If You Don’t Snooze You Lose!
Sleep, Exercise and Wellbeing.
Have you ever gone to bed at night and woken up in the morning? That is called sleep. 100 in a 100 of us will have done it at some point. Yet it is often overlooked despite it playing a vital role in our health and fitness.
I don’t mean to alarm anyone but it can have serious implications. Sleep deprivation increases your risk of cardiovascular and coronary heart disease. Unfortunate victims like sleep apnea patients who have troubles staying asleep can end up with detrimental impact on their hearts. Therefore it may require more prioritisation, analysis and strategy in tackling it and improving our wellbeing.
Sleeping like a baby may be a myth for many sleep deprived parents but the younger our little ones are the longer they sleep in total. Newborns may sleep close to 20 hours a day. By adulthood it reduces with the general recommendation of 7-9 hours sleep being optimal each night, whilst the over 65s need 7-8 hours.
There are 4 stages to a sleep cycle, three are Non Rapid Eye Movement (NREM) and one Rapid Eye Movement (REM):
1. Drowsiness - the first few minutes as our muscle activity settles down (NREM1)
2. Light Sleep - breathing slows and body temperature decreases (NREM2)
3. Deep Sleep – the good stuff, true relaxation, blood pressure and heart rate drops (NREM3)
4. Rapid Eye Movement (REM) - where dreaming occurs and just before we wake up.
This cycle may be repeated through the night.
Let us look at what can impair it and what can improve it:
Routine is important and not just for those little babies. The more consistency we have the better quality sleep we will experience. For anyone that has experienced jet lag will testify to the negative impact to a messed up sleep pattern. In an ideal world every day would be identical to maximise the value of your snooze.
Calming Down Before Bedtime
Even a bedtime ritual can improve your sleep. Many of us are guilty of having our phones or tablets in bed. Leave them in a different room. Read a book. Yoga or meditation can help us unwind pre bedtime and help us relax. Some people will find that higher intensity exercise late in the day may get them too hyped so adjust as necessary. Limiting stress can lead to a good night’s sleep and vice versa.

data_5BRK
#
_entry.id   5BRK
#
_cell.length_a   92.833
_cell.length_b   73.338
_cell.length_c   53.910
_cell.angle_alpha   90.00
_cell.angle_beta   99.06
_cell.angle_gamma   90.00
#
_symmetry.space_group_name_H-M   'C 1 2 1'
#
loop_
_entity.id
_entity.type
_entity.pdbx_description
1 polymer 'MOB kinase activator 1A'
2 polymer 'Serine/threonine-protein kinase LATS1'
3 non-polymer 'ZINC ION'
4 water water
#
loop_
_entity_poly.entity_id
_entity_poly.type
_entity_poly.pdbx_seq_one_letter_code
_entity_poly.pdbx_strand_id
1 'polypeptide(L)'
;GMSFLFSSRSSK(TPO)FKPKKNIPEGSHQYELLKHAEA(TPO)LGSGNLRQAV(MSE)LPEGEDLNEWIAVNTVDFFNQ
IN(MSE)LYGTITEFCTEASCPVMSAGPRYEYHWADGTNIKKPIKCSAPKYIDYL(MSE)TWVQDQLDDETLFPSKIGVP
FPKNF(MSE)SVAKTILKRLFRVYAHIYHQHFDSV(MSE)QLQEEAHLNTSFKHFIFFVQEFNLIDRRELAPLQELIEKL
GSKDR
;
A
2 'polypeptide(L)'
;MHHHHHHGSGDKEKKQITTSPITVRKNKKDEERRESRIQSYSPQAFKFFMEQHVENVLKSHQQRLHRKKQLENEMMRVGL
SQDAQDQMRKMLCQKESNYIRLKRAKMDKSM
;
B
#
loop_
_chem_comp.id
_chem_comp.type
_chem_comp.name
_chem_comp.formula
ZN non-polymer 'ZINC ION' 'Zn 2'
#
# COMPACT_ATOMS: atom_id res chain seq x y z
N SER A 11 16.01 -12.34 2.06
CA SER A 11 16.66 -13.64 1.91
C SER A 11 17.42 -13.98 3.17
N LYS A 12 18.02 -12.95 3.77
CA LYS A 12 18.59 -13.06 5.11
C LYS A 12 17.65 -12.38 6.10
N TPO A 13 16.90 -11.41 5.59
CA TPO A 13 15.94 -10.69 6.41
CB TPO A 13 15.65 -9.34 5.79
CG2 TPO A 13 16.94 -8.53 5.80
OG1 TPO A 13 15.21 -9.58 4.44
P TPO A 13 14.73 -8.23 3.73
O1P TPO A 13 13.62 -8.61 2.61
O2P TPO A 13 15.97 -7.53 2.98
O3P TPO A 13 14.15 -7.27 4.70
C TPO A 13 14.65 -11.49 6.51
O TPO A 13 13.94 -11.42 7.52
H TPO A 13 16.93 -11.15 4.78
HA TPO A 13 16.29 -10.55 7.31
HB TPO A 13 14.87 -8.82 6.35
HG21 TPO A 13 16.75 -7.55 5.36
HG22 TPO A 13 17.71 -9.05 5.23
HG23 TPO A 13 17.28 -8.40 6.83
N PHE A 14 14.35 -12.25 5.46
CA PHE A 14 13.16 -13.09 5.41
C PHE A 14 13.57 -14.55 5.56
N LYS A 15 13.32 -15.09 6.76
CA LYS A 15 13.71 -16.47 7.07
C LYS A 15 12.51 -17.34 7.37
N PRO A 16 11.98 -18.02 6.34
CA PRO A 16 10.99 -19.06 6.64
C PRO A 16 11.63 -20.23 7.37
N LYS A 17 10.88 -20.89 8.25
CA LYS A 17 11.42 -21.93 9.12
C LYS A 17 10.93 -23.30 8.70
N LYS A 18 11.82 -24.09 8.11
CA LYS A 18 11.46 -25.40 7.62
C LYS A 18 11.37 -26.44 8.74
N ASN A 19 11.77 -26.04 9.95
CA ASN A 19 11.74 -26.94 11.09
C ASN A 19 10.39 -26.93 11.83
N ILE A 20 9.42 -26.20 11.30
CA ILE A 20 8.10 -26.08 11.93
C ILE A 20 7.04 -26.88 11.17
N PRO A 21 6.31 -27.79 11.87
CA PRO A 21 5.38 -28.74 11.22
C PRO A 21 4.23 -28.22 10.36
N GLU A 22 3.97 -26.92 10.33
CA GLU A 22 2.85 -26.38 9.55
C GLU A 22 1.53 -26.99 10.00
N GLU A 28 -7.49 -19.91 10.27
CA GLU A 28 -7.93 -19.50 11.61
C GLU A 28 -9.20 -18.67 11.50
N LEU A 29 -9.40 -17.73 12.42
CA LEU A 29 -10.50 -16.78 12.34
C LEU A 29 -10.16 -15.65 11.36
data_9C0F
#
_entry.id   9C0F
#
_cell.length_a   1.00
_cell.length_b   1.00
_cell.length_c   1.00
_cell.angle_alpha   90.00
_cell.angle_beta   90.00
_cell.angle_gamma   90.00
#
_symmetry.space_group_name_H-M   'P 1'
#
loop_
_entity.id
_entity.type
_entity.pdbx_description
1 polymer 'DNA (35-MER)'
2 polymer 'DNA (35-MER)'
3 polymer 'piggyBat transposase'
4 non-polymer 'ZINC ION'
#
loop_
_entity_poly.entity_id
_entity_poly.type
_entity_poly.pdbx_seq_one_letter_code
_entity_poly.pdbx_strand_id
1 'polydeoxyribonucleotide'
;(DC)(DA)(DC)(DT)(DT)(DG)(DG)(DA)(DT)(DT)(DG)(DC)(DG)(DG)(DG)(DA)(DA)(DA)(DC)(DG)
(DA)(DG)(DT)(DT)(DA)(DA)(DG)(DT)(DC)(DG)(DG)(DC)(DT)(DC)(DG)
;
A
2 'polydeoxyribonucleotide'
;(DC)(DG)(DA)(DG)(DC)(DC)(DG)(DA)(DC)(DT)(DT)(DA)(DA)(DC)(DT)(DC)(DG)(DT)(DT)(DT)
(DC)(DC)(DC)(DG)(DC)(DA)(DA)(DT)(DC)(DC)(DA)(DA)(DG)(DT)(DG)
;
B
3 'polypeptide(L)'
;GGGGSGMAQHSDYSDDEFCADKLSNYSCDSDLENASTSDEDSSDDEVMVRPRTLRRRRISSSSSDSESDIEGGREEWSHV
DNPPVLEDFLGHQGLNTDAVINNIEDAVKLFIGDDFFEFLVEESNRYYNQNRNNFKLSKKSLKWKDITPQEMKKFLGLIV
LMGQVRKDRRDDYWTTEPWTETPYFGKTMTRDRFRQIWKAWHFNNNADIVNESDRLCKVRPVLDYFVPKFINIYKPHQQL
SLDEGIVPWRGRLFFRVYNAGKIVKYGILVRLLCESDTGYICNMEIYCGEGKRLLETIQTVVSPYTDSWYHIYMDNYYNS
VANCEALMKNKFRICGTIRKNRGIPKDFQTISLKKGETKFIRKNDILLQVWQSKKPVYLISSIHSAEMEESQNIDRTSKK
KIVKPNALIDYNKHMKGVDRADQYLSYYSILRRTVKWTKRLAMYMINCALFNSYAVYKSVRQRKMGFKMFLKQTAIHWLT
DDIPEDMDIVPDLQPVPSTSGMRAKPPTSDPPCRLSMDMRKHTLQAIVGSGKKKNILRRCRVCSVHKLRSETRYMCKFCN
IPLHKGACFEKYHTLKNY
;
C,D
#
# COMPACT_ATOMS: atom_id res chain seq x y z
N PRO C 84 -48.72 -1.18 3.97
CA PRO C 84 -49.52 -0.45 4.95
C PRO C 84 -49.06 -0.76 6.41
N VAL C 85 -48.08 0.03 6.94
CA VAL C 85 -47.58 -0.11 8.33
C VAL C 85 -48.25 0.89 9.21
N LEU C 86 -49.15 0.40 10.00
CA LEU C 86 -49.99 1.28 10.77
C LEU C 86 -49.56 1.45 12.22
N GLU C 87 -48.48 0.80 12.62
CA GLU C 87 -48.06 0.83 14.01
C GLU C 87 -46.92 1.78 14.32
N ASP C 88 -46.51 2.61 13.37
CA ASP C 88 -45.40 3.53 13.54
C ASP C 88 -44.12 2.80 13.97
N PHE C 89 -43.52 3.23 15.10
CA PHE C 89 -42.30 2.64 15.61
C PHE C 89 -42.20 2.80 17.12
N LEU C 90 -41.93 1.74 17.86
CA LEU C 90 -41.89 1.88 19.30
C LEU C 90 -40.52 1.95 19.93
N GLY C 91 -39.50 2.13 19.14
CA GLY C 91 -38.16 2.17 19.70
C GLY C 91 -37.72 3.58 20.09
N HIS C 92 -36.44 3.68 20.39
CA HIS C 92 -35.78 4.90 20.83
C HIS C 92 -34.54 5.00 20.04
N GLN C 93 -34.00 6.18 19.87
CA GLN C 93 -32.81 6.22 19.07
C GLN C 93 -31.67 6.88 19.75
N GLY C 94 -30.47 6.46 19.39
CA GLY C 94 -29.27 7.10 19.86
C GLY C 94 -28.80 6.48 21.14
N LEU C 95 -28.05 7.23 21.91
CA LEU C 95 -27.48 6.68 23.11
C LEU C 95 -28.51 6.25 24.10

Your surroundings are important. Sleeping in a comfortable bed with a good mattress and pillows is a great investment. Keeping the sound down, the lights down and the temperature cool will be beneficial. Keeping cool at night can reduce your cortisol levels. If you have succumbed to too much heat in the bedroom your growth hormone levels will be decreased which can inversely impact tissue repair and fat burn. Healthy human growth hormone levels ensure a boosted immune system as well as lowering the risk of heart disease.
Nutrition and Sleep
Many of us have stumbled in after big night out and fallen asleep easily but then woken up way too early struggling to nod off again. Alcohol can lead to a disturbed night’s sleep particularly in the second half of a night, reducing REM part of the cycle. Caffeine is also a common detrimental substance as being too stimulated works against us. A big meal can also make the body work hard to digest in the night and increase the body temperature. On the other hand, a high glycaemic meal will be processed quickly and let you get on with kipping. Protein foods like chicken, fish, eggs and milk, pumpkin seeds, beans or leafy green veg can improve sleep. Tart cherry juice can also help melatonin synthesis, which in turn can aid antiinflammatory benefits and muscle soreness reduction. Kiwi fruits, with their serotonin and antioxidant Vitamins C and E are also a positive contributor do a decent dose of shuteye.
Athletes aim to eat, sleep and breathe their lifestyles. A quality night’s sleep is key for athletes in their recovery from training as it reduces fatigue and chance of injury. It will also aid performance the following day. We’ve already seen the impact on hormones with good sleep but there are other advantages too. Cognitive function will improve with better reaction times and decision making. Motor learning improves, concertation sharpens and memory will be better, enhancing any walk of life. Your overall energy will be boosted too.
Measure Your Sleep
The last suggestion would be to get a sleep tracker. Some of your watches already contain this function but it can help you measure and record your sleep patterns and thus put you on the road to improvement.
Above are many tips and considerations to help you sleep better. Hopefully you’ve enjoyed this article and if you’ve found it dull, maybe read it again before bedtime… it will help you sleep.
- Vojin Soskic
Health & Fitness Manager
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